Have you ever seen a rainbow? Have you walked into a room that has a chandelier hanging from the ceiling and seen tiny patches of colored light shining on the walls? Have you noticed colors swirling on a soap bubble or on the surface of an oily puddle on the street? When you've seen these colorful sights, you've been watching the behavior of light.

The "white" light that illuminates our world is made up of seven different colors. Certain things, such as a droplet of water, can break white light up into its parts. When that happens, you see a rainbow effect.

The spectrum -- the range of different colors mixed up in white light -- becomes visible. British scientist Sir Isaac Newton, who lived from 1642 until 1727, made up the word "spectrum." It comes from the word "specter," which means ghost. Newton must have thought that the colored bits of light that fan out of a ray of white light looked like little ghosts.

Here's a funny name that will help you remember the colors in the spectrum: ROYGBIV. It's made up of the first letter of each of the colors: red, orange, yellow, green, blue, indigo and violet. Indigo is a color somewhere between blue and purple. These colors always appear in the same order.

Light moves through the air in rays that travel in a straight line. But when light meets objects, it acts in several ways. It might be soaked up or absorbed. It might be reflected or bounced back. Or it might bend or refract.

Two things are necessary to produce a rainbow in the sky: sunlight and water in the atmosphere. If rain showers fall on a sunny day, the conditions are right for rainbows, and you should keep your eye out for them. A rainbow is the result of both refraction -- the bending of light -- and reflection.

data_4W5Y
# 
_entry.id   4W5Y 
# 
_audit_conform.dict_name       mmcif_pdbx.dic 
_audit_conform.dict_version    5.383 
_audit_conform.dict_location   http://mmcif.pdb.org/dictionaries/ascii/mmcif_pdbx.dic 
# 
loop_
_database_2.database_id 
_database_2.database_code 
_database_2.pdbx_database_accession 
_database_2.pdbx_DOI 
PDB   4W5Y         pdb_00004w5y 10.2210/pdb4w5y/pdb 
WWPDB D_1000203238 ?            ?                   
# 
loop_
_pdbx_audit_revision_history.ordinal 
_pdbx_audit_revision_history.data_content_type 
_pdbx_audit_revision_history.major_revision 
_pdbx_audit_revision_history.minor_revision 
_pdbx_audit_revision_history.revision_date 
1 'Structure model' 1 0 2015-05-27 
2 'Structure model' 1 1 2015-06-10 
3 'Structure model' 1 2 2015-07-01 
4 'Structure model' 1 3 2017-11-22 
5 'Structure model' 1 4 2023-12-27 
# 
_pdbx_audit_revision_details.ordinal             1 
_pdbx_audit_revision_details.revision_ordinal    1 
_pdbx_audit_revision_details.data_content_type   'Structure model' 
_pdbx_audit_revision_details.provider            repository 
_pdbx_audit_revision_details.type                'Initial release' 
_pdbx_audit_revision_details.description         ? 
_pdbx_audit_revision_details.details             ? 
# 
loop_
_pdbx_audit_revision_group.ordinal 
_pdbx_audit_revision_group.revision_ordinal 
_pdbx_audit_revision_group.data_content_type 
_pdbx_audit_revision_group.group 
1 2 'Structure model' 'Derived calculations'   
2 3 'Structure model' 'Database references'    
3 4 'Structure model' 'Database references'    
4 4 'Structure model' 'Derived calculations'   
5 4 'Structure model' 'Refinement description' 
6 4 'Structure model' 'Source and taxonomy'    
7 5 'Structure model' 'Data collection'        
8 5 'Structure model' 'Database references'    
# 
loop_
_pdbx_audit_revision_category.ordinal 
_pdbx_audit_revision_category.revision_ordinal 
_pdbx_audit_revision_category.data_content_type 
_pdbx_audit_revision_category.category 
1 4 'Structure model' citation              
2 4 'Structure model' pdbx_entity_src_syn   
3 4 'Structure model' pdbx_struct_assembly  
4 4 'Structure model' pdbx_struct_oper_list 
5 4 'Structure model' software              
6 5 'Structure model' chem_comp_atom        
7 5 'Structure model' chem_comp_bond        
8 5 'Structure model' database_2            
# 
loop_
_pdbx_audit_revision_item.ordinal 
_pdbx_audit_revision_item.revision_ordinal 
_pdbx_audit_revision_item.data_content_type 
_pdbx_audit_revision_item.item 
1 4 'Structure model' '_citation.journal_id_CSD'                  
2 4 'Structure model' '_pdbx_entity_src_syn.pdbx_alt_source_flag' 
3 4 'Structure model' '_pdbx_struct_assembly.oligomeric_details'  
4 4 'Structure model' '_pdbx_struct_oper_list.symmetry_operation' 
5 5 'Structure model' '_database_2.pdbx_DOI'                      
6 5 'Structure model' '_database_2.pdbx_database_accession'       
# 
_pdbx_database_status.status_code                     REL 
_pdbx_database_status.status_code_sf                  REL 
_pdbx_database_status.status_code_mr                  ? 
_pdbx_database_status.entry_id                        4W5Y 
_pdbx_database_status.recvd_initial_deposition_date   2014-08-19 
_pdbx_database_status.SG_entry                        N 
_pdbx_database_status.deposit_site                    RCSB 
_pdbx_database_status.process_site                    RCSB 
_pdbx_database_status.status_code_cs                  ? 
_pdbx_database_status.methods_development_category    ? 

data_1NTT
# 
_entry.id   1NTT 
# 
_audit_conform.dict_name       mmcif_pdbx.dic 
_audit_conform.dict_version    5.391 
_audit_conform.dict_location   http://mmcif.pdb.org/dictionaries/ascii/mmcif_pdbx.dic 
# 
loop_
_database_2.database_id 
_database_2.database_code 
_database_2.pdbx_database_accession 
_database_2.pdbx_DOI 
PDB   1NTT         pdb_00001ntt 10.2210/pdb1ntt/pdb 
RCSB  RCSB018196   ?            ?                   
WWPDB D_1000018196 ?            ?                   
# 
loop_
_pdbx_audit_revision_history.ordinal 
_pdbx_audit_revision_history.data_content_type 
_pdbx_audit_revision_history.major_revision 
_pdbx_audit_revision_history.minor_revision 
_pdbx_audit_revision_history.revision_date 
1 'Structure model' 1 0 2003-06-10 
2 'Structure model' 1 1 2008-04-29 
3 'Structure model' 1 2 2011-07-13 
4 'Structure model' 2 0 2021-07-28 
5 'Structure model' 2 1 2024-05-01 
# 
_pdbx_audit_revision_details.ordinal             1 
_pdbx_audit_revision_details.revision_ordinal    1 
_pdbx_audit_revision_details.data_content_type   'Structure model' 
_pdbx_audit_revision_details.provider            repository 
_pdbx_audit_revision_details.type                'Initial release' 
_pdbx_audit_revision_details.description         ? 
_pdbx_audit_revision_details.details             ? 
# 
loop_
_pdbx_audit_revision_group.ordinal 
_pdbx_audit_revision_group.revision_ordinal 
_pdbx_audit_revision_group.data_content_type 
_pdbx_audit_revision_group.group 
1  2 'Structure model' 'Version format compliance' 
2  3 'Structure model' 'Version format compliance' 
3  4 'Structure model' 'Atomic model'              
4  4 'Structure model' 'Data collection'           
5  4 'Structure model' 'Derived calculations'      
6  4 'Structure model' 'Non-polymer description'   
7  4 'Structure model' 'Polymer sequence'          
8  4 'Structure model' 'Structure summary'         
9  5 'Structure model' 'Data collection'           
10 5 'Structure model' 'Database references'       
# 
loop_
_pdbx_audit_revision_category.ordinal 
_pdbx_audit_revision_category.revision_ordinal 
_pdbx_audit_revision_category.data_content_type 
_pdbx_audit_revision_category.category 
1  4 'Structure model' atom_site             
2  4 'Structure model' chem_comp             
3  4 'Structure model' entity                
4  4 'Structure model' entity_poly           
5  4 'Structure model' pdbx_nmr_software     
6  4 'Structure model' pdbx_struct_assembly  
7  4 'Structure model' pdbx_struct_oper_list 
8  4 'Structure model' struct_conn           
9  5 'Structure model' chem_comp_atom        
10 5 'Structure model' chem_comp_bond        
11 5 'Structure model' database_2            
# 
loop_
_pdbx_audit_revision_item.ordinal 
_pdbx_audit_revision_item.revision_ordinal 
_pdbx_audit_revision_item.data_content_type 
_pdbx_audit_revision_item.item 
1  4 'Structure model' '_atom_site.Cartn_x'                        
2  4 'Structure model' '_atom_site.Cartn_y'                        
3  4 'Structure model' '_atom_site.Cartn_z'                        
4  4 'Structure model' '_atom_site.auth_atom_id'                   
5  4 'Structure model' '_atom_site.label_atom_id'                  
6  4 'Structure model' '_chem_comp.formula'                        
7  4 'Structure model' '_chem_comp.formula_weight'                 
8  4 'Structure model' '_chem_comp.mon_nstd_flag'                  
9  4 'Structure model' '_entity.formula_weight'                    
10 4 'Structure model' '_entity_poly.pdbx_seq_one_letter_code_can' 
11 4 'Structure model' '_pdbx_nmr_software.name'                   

When light passes through a water droplet in the air, each color in the light bends a little differently. Violet bends more than blue; blue bends more than green, and so on. Red bends least of all. If sunlight enters a raindrop at just the right angle, its colors fan out and spread. But that's not the end of it. The fanned-out colors reach the back of the raindrop. They reflect, or bounce off, the back of the drop. Then the reflected light gets refracted again. Sounds complicated, doesn't it? By producing this effect, each raindrop sends a fan of color out into the air.

The colored light projecting from millions of raindrops in the sky combines to form the shining arch of color we call a rainbow. Crystals on chandeliers, the surfaces of a diamond and the filmy layers of a soap bubble or a slick of oil on a puddle cause rainbow effects the same way. They bend, or refract, light so that it breaks up into the spectrum.

Depending on the conditions in the atmosphere and on where you're standing when you see it, a rainbow can look different. Sometimes, you can only see part of an arch; sometimes, you see a complete one. Sometimes, you might get really lucky and see a double rainbow!

You can make your own rainbow by spraying a fine mist from a hose on a bright day. It will be easier to see your creation if you look through the mist against a background of dark trees. This trick works best if you do it early in the morning or late in the afternoon, keeping your back to the sun.

Often, only a few of the colors of the spectrum seem visible in a rainbow. Actually, all the colors are there, but they blend into each other. It can be especially hard to tell the difference between blue, indigo and violet. But whether you're lucky enough to see a complete arch, or just part of one, a rainbow is one of nature's most beautiful sights.

Try This

On a sunny day, you can make a rainbow inside. You'll need a shallow baking dish, some water, a small mirror and a sheet of white paper. Put the pan on the floor directly in the sunlight coming in from a window. Fill the pan almost to the top with water. Put the mirror in the water with its reflecting part facing up. Hold the mirror at an angle. Have a friend sit opposite you and hold the piece of paper up to catch the light reflected from the mirror. You may have to fiddle around a bit to get the angles of the mirror and the paper right, but eventually you'll "catch" a rainbow right on the white paper. Look carefully to see all seven colors in the spectrum. You can read about this experiment and many others in "Science Sensations" by Diane Willow and Emily Curran (Addison-Wesley; $8.95), a book of activities from the Children's Museum in Boston.

Catherine O'Neill is a freelance children's writer.